Site Inventory and Analysis Guidelines

Inventory :  An inventory is a count Рit identifies what things are and where they are.  It does not qualify whether they are good (an asset) or bad (a liability)

Analysis : An analysis looks at your inventory and determines whether things are an asset or liability based on the goal of the project.  For example a six lane highway is an asset if you are building a gas station but a liability if you are building a preschool.

Design Response: A design response would show how you intend to take advantage of an asset or how you look to minimize a liability.  For example to minimize a liability like noise you might decide to design a facade that absorbs sound and has few windows.  To maximize a liability like a great view you might decide to orient the building with a lot of windows facing the view.

Drawings:  Start by developing a base map that will accommodate all of your drawings.  Most of your categories will fit on the same size site plan but some including circulation and land use might require a second large map.  We often refer to this map as the Neighborhood or Environs Map.  For example you should indicate significant open-spaces including Metrotech Center and Cadman Plaza as well as the subway stations in both locations.  You might consider combining open-space and circulation on one larger map.

Our sheet size for our semester will be 22 x 34 full size or 11 x 17 for half size Рin landscape mode.  Look to format these maps to print well on an 11 x 17 printer.

Look to develop a system of graphics and labeling that is consistent for all of your maps.  Labels should be large enough to read from a distance when pinned up on the wall.  Some can logically be combined into maps that cover more then one category.  Inventory and Analysis are typically on separate sheets but could also be combined onto one drawing if they are clear and readable.

Categories:  Start by drawing each of these categories as a separate overlay.  After they are done consider if you can logically combine similar categories onto a single map to limit the number of sheets you will need.  Remember to work on top of the same base plan for each category,  It helps to have this with you when you visit the site.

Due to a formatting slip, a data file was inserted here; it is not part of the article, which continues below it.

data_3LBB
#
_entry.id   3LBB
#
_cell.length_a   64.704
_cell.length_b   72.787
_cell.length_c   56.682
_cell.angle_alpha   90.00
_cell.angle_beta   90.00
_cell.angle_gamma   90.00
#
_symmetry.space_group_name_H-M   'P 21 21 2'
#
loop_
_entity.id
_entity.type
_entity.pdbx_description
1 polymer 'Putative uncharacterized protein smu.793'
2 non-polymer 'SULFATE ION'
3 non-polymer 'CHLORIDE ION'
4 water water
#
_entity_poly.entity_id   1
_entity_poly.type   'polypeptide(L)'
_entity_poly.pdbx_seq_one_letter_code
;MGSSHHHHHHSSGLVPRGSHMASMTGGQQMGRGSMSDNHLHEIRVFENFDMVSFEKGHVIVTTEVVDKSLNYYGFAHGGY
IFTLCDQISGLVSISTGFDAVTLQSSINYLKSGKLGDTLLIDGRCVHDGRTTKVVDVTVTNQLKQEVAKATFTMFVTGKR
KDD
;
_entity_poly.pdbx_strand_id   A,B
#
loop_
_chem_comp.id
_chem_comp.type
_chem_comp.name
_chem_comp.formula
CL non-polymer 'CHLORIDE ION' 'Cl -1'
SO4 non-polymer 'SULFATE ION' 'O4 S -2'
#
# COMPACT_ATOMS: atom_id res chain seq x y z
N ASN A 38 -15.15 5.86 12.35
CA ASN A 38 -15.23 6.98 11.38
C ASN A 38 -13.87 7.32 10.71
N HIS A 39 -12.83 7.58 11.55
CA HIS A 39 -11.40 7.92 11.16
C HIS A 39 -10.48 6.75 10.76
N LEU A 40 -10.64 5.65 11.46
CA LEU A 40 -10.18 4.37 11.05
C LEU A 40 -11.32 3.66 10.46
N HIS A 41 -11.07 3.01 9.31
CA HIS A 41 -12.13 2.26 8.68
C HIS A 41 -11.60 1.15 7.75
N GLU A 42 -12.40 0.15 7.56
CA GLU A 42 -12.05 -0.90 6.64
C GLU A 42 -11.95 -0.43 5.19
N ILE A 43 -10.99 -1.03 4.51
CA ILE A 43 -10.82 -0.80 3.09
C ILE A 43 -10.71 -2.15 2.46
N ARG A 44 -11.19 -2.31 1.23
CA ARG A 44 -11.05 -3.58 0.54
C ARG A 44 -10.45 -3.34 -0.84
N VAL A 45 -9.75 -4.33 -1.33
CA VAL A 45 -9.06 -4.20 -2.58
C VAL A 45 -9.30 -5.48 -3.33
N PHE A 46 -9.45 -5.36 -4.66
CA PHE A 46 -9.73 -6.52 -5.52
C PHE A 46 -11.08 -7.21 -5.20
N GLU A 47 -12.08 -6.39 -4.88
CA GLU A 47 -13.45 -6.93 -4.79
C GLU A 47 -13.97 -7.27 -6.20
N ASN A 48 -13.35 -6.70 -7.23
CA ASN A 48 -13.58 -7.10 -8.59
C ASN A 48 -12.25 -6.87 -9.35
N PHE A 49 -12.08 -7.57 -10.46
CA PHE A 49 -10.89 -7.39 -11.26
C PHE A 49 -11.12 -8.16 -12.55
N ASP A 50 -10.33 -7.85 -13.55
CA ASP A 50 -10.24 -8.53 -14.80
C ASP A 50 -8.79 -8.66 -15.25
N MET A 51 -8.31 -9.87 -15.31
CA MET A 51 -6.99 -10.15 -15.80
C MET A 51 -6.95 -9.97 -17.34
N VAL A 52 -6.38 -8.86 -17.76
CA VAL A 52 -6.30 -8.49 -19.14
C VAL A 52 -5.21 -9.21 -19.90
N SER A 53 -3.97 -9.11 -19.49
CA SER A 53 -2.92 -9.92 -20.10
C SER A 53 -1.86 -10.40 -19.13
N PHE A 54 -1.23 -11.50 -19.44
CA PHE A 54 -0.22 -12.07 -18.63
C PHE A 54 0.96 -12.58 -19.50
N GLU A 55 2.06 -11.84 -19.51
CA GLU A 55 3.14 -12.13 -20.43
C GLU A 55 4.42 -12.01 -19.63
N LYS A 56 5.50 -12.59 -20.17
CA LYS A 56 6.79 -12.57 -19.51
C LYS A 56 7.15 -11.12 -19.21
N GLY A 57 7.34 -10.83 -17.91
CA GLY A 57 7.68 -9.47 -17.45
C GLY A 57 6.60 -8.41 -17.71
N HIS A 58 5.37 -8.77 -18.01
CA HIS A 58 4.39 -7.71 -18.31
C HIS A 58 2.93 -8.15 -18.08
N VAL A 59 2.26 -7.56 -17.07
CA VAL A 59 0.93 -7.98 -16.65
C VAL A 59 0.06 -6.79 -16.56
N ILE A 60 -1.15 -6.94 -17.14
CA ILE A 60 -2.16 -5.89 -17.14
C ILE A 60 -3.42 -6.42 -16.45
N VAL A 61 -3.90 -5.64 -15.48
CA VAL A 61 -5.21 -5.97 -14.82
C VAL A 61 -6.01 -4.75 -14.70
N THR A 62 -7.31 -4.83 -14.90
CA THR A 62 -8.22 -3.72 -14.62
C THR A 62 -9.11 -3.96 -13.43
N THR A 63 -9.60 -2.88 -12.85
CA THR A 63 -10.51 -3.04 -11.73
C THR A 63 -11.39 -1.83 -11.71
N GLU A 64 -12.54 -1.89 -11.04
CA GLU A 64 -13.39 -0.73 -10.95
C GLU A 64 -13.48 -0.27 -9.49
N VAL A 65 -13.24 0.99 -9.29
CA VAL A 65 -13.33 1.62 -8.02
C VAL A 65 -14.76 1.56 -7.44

Land Use / Open-Space/ Zoning:  A basic overlay of the site and adjacent buildings identifying existing building uses, existing heights and zoning categories (C6-2, etc).  It is useful to understand the adjacencies to your project site.  Also note the existence of any parks or open-spaces.

Circulation:¬†Identify circulation close to your site¬†–¬†how people will get to your project site? ¬†Clarify different categories of circulation, for example Public (bus/subway) vs Private (car/private bus) and types Pedestrian, Bicycle, Vehicular.

Always look to identify the “node” or decision point- a place where people change from one mode of transit to another (exit the subway and start to walk). ¬†For example for subways and buses these are the stations or stops. ¬†For bikes these would be the bike racks or the citibike stations. ¬†For cars these would include exits from highways or the bridges and the parking lots.

Noise: Are there any significant sources of noise?  Typically these exist adjacent to roadways and so we can add them to the Circulation map.

Views to and from your Site: Mark on your drawing views to your site Рwhere is the site visible and significant views from your site.  For example some of the sites have a view of the Brooklyn Bridge Рthis is worth taking advantage of Рit will be considered an asset.

So to be clear the inventory says there is a view – the analysis says its good (an asset) and the design response is to locate a space in the building that takes advantage of the view.

Geology/Hydrology:  Typically geology is important because it helps us understand the sites ability to support development.  For example can it support a tall building due to bedrock or would it require piles?  Does the site have a high water table or a water feature?

Typically things below grade are identified by core drilling in a grid.  For most of our sites this will be difficult for us to determine so unless the features are obvious we will skip this for our sites.

Vegetation:  Note the location of significant vegetation including trees, shrubs, location of parks etc.  For trees it is important to note if the tree is deciduous (loses it leaves in winter) or coniferous (has needles like a pine tree that remain in winter).

For larger trees note the diameter of the trunk and if you can identify the species. Remember that these effect micro-climate.

Climate: Climate includes sun expose or diagram, winds and other factors that can create significant effect or result in a Microclimate like proximity to a large body of water.   For the sun you want to show a compass (NSEW) and indicate at which angle the sun rises and sets throughout the year.   For winds our prevailing Winter Winds come from the North-West and our prevailing Summer Breezes come from the South-West.

Note any locations where winds are localized and vary (Microclimate conditions).  A shadow study or some indication that portions of the site are highly shaded during the day or during certain times of the year is helpful.

History: Are there any significant historical elements or building on or near the site or was the site in any way significant historically?  If so we may wish to take advantage of this when we design.

This entry was posted in Prof. Paul King. Bookmark the permalink.

Leave a Reply